Wiki­media Commons.

This year marks the 130th anniversary of the beginning of the Con­sti­tu­tional Con­vention — and in the fall, Pro­fessor of History Paul Rahe and his stu­dents will take a closer look at the his­toric group.

Rahe is offering a new course called “The American Con­sti­tu­tional Con­vention” to track how the United States’ cor­ner­stone doc­ument came into being.

“The idea is to go over the con­vention day by day, looking at its members’ delib­er­a­tions,” Rahe said.

The course’s reading material will focus on the notes taken pri­marily by James Madison — and others — at the con­vention and will follow how what started as an attempt to amend the Articles of Con­fed­er­ation became a second rev­o­lution in American political thinking.

“They feel their way toward the solution to the problems,” Rahe said. “If you make one decision about the House of Rep­re­sen­ta­tives, you’re going to have to revisit your former thinking about the Senate.”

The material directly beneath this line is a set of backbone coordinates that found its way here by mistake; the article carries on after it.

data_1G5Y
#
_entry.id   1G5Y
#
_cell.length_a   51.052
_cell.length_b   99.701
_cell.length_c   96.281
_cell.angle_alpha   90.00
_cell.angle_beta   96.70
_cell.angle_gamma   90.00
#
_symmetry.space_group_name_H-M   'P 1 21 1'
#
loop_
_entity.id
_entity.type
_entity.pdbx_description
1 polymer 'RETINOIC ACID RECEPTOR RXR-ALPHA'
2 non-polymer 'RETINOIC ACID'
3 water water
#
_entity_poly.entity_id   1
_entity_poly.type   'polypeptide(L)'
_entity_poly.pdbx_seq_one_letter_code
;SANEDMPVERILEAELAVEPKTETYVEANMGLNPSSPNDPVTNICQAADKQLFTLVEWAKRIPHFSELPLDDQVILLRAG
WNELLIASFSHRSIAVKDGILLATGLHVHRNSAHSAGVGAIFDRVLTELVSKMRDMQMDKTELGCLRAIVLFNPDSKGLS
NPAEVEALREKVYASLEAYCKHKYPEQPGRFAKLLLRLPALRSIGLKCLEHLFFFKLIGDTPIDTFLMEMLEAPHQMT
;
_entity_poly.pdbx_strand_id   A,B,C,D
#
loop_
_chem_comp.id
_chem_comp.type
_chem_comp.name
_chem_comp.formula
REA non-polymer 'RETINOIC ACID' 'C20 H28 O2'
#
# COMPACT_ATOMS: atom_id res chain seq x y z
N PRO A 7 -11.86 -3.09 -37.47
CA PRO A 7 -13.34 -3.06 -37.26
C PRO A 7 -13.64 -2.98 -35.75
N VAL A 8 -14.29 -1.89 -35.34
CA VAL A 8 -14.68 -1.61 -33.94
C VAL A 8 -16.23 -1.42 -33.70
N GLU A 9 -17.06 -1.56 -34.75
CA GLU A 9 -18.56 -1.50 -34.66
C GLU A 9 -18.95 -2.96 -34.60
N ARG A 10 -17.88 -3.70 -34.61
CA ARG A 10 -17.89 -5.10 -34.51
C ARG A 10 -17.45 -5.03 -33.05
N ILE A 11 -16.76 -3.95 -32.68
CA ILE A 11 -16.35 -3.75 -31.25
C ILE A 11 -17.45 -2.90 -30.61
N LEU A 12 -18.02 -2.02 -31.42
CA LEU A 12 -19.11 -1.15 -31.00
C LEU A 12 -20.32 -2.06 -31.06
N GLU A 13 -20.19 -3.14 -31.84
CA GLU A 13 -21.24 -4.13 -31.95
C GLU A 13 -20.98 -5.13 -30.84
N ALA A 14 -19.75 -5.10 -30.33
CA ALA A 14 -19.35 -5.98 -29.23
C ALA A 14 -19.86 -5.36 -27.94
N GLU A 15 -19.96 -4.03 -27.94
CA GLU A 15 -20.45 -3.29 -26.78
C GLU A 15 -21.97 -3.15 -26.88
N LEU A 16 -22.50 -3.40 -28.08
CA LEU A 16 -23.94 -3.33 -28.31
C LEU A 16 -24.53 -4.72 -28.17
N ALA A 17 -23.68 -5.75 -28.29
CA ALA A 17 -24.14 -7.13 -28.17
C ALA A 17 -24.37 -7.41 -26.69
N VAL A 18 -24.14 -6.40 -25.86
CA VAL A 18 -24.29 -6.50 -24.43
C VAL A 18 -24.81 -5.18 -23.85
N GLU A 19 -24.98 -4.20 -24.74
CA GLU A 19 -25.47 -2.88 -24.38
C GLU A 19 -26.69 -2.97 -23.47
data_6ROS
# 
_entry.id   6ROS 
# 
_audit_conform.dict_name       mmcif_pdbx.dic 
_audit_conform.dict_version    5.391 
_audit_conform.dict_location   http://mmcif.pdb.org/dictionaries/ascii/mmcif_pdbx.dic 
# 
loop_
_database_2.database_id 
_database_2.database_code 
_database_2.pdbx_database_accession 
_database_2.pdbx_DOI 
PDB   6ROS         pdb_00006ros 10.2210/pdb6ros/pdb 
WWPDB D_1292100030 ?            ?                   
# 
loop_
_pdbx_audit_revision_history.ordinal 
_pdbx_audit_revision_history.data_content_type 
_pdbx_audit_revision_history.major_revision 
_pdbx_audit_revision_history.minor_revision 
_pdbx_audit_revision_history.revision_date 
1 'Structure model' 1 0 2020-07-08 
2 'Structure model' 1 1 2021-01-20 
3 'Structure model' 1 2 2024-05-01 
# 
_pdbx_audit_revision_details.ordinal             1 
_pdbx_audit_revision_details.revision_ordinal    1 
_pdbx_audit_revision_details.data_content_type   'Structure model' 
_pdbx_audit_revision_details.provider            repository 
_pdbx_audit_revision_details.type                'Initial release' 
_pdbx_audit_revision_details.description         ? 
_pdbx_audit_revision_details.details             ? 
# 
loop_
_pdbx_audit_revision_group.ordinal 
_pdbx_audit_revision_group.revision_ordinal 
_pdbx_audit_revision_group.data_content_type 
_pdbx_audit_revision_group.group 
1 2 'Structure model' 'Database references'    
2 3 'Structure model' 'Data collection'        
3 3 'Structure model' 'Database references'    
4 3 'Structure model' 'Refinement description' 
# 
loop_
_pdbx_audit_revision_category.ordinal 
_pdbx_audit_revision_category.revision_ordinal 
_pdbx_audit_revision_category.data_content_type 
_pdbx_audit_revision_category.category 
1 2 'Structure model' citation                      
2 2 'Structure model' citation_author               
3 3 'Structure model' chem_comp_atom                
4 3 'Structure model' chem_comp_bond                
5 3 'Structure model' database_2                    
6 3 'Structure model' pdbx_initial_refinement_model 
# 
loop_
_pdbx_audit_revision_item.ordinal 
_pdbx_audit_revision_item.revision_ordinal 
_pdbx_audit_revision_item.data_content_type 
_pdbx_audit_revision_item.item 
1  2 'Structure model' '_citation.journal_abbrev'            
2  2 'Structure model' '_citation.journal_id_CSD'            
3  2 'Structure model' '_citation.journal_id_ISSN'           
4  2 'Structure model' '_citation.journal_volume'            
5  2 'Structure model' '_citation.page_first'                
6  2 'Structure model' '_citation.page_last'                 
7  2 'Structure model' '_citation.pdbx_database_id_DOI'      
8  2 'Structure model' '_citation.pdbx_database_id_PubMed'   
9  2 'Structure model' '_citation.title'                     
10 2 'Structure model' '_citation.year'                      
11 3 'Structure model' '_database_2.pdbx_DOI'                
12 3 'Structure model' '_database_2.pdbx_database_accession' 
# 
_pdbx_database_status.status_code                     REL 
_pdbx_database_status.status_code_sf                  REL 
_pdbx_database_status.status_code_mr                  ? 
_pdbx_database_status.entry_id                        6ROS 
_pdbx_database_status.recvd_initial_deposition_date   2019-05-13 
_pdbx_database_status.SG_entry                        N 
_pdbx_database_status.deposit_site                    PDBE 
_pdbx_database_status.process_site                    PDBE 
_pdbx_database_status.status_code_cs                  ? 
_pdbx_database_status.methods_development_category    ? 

The course will also include the rat­i­fi­cation debate dis­cussed in the Fed­er­alist and Antifed­er­alist papers as well as the writing from political thinkers like Mon­tesquieu that colored many of the Founders’ ideas.

Rahe taught this class in 1987 — before he came to Hillsdale College — for the bicen­tennial of the Con­sti­tu­tional Con­vention. He said he is excited to offer it again, because of the unique sit­u­ation in which the Founders found them­selves.

“It’s probably the only occasion in human history when a group of people have gotten together and sorted out a question like this with pretty much com­plete freedom to decide,” he said.

The course will take place from 11 a.m. to 12:15 p.m. on Mondays and Wednesdays.